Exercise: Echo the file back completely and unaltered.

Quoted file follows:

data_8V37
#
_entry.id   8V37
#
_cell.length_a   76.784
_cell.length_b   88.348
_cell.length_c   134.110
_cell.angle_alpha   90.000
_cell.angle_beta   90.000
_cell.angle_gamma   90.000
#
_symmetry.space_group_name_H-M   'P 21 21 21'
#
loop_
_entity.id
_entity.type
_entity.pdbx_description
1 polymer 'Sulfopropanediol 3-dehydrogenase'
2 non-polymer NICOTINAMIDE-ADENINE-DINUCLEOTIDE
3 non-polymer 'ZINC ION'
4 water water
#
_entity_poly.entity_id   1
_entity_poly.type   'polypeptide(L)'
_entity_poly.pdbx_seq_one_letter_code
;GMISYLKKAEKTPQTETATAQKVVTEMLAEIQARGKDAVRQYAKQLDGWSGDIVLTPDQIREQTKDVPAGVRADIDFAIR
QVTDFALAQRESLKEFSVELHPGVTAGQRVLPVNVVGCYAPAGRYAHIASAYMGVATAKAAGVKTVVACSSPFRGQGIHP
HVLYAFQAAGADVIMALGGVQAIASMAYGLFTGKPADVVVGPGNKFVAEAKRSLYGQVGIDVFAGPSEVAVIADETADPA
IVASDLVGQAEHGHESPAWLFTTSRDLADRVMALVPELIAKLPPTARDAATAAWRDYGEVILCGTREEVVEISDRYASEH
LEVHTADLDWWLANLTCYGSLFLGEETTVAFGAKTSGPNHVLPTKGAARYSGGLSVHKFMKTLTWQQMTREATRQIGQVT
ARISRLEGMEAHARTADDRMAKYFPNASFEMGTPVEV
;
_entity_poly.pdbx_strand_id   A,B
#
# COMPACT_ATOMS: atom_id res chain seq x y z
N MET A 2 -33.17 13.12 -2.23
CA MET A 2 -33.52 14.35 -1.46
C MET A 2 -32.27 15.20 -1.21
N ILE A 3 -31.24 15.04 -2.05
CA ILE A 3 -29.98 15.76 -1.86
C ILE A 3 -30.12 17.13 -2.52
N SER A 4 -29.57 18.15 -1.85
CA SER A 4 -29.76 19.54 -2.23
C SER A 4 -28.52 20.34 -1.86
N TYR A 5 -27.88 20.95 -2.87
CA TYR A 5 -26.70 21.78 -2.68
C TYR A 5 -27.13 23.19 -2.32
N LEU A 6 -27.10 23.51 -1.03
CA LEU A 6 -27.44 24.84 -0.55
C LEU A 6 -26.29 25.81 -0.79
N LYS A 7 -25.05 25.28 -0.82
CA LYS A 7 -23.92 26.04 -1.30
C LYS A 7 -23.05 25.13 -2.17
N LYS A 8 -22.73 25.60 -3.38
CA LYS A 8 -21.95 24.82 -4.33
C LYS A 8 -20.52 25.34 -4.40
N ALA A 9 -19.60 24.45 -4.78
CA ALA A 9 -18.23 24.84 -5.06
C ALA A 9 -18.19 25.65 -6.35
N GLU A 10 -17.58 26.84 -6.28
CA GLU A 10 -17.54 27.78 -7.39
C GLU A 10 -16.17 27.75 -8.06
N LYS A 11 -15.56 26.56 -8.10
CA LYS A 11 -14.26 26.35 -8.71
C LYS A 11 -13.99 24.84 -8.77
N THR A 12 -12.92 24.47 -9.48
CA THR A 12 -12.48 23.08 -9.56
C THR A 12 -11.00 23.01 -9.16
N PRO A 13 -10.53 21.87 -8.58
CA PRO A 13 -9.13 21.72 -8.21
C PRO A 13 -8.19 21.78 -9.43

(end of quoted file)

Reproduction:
data_8V37
#
_entry.id   8V37
#
_cell.length_a   76.784
_cell.length_b   88.348
_cell.length_c   134.110
_cell.angle_alpha   90.000
_cell.angle_beta   90.000
_cell.angle_gamma   90.000
#
_symmetry.space_group_name_H-M   'P 21 21 21'
#
loop_
_entity.id
_entity.type
_entity.pdbx_description
1 polymer 'Sulfopropanediol 3-dehydrogenase'
2 non-polymer NICOTINAMIDE-ADENINE-DINUCLEOTIDE
3 non-polymer 'ZINC ION'
4 water water
#
_entity_poly.entity_id   1
_entity_poly.type   'polypeptide(L)'
_entity_poly.pdbx_seq_one_letter_code
;GMISYLKKAEKTPQTETATAQKVVTEMLAEIQARGKDAVRQYAKQLDGWSGDIVLTPDQIREQTKDVPAGVRADIDFAIR
QVTDFALAQRESLKEFSVELHPGVTAGQRVLPVNVVGCYAPAGRYAHIASAYMGVATAKAAGVKTVVACSSPFRGQGIHP
HVLYAFQAAGADVIMALGGVQAIASMAYGLFTGKPADVVVGPGNKFVAEAKRSLYGQVGIDVFAGPSEVAVIADETADPA
IVASDLVGQAEHGHESPAWLFTTSRDLADRVMALVPELIAKLPPTARDAATAAWRDYGEVILCGTREEVVEISDRYASEH
LEVHTADLDWWLANLTCYGSLFLGEETTVAFGAKTSGPNHVLPTKGAARYSGGLSVHKFMKTLTWQQMTREATRQIGQVT
ARISRLEGMEAHARTADDRMAKYFPNASFEMGTPVEV
;
_entity_poly.pdbx_strand_id   A,B
#
# COMPACT_ATOMS: atom_id res chain seq x y z
N MET A 2 -33.17 13.12 -2.23
CA MET A 2 -33.52 14.35 -1.46
C MET A 2 -32.27 15.20 -1.21
N ILE A 3 -31.24 15.04 -2.05
CA ILE A 3 -29.98 15.76 -1.86
C ILE A 3 -30.12 17.13 -2.52
N SER A 4 -29.57 18.15 -1.85
CA SER A 4 -29.76 19.54 -2.23
C SER A 4 -28.52 20.34 -1.86
N TYR A 5 -27.88 20.95 -2.87
CA TYR A 5 -26.70 21.78 -2.68
C TYR A 5 -27.13 23.19 -2.32
N LEU A 6 -27.10 23.51 -1.03
CA LEU A 6 -27.44 24.84 -0.55
C LEU A 6 -26.29 25.81 -0.79
N LYS A 7 -25.05 25.28 -0.82
CA LYS A 7 -23.92 26.04 -1.30
C LYS A 7 -23.05 25.13 -2.17
N LYS A 8 -22.73 25.60 -3.38
CA LYS A 8 -21.95 24.82 -4.33
C LYS A 8 -20.52 25.34 -4.40
N ALA A 9 -19.60 24.45 -4.78
CA ALA A 9 -18.23 24.84 -5.06
C ALA A 9 -18.19 25.65 -6.35
N GLU A 10 -17.58 26.84 -6.28
CA GLU A 10 -17.54 27.78 -7.39
C GLU A 10 -16.17 27.75 -8.06
N LYS A 11 -15.56 26.56 -8.10
CA LYS A 11 -14.26 26.35 -8.71
C LYS A 11 -13.99 24.84 -8.77
N THR A 12 -12.92 24.47 -9.48
CA THR A 12 -12.48 23.08 -9.56
C THR A 12 -11.00 23.01 -9.16
N PRO A 13 -10.53 21.87 -8.58
CA PRO A 13 -9.13 21.72 -8.21
C PRO A 13 -8.19 21.78 -9.43